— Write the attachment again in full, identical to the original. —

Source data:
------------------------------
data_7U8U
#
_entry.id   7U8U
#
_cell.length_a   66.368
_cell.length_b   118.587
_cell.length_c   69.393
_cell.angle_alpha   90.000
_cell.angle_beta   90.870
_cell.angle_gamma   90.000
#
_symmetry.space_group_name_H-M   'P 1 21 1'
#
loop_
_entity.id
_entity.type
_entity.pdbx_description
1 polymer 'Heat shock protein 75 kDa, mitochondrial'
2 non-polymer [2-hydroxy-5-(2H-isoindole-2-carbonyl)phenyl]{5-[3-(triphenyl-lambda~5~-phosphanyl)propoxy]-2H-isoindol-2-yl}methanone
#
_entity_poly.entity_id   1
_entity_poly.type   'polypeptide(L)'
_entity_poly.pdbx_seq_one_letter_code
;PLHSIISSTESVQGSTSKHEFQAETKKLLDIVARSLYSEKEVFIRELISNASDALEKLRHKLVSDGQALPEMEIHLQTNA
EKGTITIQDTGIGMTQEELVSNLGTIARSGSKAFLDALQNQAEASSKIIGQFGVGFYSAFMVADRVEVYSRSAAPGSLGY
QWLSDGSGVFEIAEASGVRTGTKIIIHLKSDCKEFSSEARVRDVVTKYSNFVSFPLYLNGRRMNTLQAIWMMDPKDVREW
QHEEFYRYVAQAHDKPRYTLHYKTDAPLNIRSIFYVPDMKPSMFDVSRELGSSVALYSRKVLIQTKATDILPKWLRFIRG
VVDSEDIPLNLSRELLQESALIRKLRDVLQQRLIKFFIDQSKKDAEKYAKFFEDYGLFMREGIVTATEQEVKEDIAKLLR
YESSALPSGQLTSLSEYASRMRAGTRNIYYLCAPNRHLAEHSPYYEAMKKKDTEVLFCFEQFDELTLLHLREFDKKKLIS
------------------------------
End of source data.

data_7U8U
#
_entry.id   7U8U
#
_cell.length_a   66.368
_cell.length_b   118.587
_cell.length_c   69.393
_cell.angle_alpha   90.000
_cell.angle_beta   90.870
_cell.angle_gamma   90.000
#
_symmetry.space_group_name_H-M   'P 1 21 1'
#
loop_
_entity.id
_entity.type
_entity.pdbx_description
1 polymer 'Heat shock protein 75 kDa, mitochondrial'
2 non-polymer [2-hydroxy-5-(2H-isoindole-2-carbonyl)phenyl]{5-[3-(triphenyl-lambda~5~-phosphanyl)propoxy]-2H-isoindol-2-yl}methanone
#
_entity_poly.entity_id   1
_entity_poly.type   'polypeptide(L)'
_entity_poly.pdbx_seq_one_letter_code
;PLHSIISSTESVQGSTSKHEFQAETKKLLDIVARSLYSEKEVFIRELISNASDALEKLRHKLVSDGQALPEMEIHLQTNA
EKGTITIQDTGIGMTQEELVSNLGTIARSGSKAFLDALQNQAEASSKIIGQFGVGFYSAFMVADRVEVYSRSAAPGSLGY
QWLSDGSGVFEIAEASGVRTGTKIIIHLKSDCKEFSSEARVRDVVTKYSNFVSFPLYLNGRRMNTLQAIWMMDPKDVREW
QHEEFYRYVAQAHDKPRYTLHYKTDAPLNIRSIFYVPDMKPSMFDVSRELGSSVALYSRKVLIQTKATDILPKWLRFIRG
VVDSEDIPLNLSRELLQESALIRKLRDVLQQRLIKFFIDQSKKDAEKYAKFFEDYGLFMREGIVTATEQEVKEDIAKLLR
YESSALPSGQLTSLSEYASRMRAGTRNIYYLCAPNRHLAEHSPYYEAMKKKDTEVLFCFEQFDELTLLHLREFDKKKLIS